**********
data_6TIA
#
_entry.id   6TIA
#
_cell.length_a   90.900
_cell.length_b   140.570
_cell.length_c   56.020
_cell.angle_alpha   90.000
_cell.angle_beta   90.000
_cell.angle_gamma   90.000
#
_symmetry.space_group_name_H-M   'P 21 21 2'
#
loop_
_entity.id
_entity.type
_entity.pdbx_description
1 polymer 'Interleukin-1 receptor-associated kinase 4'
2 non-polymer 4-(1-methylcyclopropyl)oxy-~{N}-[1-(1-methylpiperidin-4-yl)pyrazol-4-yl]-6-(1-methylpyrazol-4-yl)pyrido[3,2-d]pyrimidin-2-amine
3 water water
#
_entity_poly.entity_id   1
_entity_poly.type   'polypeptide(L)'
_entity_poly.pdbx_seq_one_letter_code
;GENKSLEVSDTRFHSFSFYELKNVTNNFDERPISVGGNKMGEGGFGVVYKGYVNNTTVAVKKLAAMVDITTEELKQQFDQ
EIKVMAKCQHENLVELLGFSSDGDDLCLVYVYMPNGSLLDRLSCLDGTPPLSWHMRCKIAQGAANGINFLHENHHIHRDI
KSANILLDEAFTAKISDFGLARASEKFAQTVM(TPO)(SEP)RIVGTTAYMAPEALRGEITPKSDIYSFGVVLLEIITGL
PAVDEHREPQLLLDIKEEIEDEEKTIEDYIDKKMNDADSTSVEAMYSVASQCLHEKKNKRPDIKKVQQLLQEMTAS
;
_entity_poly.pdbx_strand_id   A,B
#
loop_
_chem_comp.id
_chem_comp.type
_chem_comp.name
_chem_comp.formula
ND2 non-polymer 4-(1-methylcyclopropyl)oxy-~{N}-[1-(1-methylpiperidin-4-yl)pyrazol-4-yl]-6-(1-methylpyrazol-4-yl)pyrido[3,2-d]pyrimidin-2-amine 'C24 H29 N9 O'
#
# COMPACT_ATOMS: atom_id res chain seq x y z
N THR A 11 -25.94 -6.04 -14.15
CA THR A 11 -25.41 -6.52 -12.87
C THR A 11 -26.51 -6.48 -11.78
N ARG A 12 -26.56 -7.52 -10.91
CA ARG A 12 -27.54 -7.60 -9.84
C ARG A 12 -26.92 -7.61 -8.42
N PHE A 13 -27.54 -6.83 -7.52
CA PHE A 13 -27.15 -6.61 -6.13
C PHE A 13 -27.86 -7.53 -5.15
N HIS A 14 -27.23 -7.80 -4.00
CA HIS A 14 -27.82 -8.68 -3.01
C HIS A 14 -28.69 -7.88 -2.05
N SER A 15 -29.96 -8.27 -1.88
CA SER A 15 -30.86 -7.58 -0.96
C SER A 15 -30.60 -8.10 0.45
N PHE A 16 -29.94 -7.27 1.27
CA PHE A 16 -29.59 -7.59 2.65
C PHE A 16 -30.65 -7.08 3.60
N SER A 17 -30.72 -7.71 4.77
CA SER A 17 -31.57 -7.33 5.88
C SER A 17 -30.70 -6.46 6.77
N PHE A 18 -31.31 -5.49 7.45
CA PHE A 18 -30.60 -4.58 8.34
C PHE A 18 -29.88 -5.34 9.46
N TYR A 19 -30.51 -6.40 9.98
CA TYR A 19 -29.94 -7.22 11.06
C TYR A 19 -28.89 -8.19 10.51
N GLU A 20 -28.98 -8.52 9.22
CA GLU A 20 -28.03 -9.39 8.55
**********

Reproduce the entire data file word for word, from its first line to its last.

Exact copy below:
data_6TIA
#
_entry.id   6TIA
#
_cell.length_a   90.900
_cell.length_b   140.570
_cell.length_c   56.020
_cell.angle_alpha   90.000
_cell.angle_beta   90.000
_cell.angle_gamma   90.000
#
_symmetry.space_group_name_H-M   'P 21 21 2'
#
loop_
_entity.id
_entity.type
_entity.pdbx_description
1 polymer 'Interleukin-1 receptor-associated kinase 4'
2 non-polymer 4-(1-methylcyclopropyl)oxy-~{N}-[1-(1-methylpiperidin-4-yl)pyrazol-4-yl]-6-(1-methylpyrazol-4-yl)pyrido[3,2-d]pyrimidin-2-amine
3 water water
#
_entity_poly.entity_id   1
_entity_poly.type   'polypeptide(L)'
_entity_poly.pdbx_seq_one_letter_code
;GENKSLEVSDTRFHSFSFYELKNVTNNFDERPISVGGNKMGEGGFGVVYKGYVNNTTVAVKKLAAMVDITTEELKQQFDQ
EIKVMAKCQHENLVELLGFSSDGDDLCLVYVYMPNGSLLDRLSCLDGTPPLSWHMRCKIAQGAANGINFLHENHHIHRDI
KSANILLDEAFTAKISDFGLARASEKFAQTVM(TPO)(SEP)RIVGTTAYMAPEALRGEITPKSDIYSFGVVLLEIITGL
PAVDEHREPQLLLDIKEEIEDEEKTIEDYIDKKMNDADSTSVEAMYSVASQCLHEKKNKRPDIKKVQQLLQEMTAS
;
_entity_poly.pdbx_strand_id   A,B
#
loop_
_chem_comp.id
_chem_comp.type
_chem_comp.name
_chem_comp.formula
ND2 non-polymer 4-(1-methylcyclopropyl)oxy-~{N}-[1-(1-methylpiperidin-4-yl)pyrazol-4-yl]-6-(1-methylpyrazol-4-yl)pyrido[3,2-d]pyrimidin-2-amine 'C24 H29 N9 O'
#
# COMPACT_ATOMS: atom_id res chain seq x y z
N THR A 11 -25.94 -6.04 -14.15
CA THR A 11 -25.41 -6.52 -12.87
C THR A 11 -26.51 -6.48 -11.78
N ARG A 12 -26.56 -7.52 -10.91
CA ARG A 12 -27.54 -7.60 -9.84
C ARG A 12 -26.92 -7.61 -8.42
N PHE A 13 -27.54 -6.83 -7.52
CA PHE A 13 -27.15 -6.61 -6.13
C PHE A 13 -27.86 -7.53 -5.15
N HIS A 14 -27.23 -7.80 -4.00
CA HIS A 14 -27.82 -8.68 -3.01
C HIS A 14 -28.69 -7.88 -2.05
N SER A 15 -29.96 -8.27 -1.88
CA SER A 15 -30.86 -7.58 -0.96
C SER A 15 -30.60 -8.10 0.45
N PHE A 16 -29.94 -7.27 1.27
CA PHE A 16 -29.59 -7.59 2.65
C PHE A 16 -30.65 -7.08 3.60
N SER A 17 -30.72 -7.71 4.77
CA SER A 17 -31.57 -7.33 5.88
C SER A 17 -30.70 -6.46 6.77
N PHE A 18 -31.31 -5.49 7.45
CA PHE A 18 -30.60 -4.58 8.34
C PHE A 18 -29.88 -5.34 9.46
N TYR A 19 -30.51 -6.40 9.98
CA TYR A 19 -29.94 -7.22 11.06
C TYR A 19 -28.89 -8.19 10.51
N GLU A 20 -28.98 -8.52 9.22
CA GLU A 20 -28.03 -9.39 8.55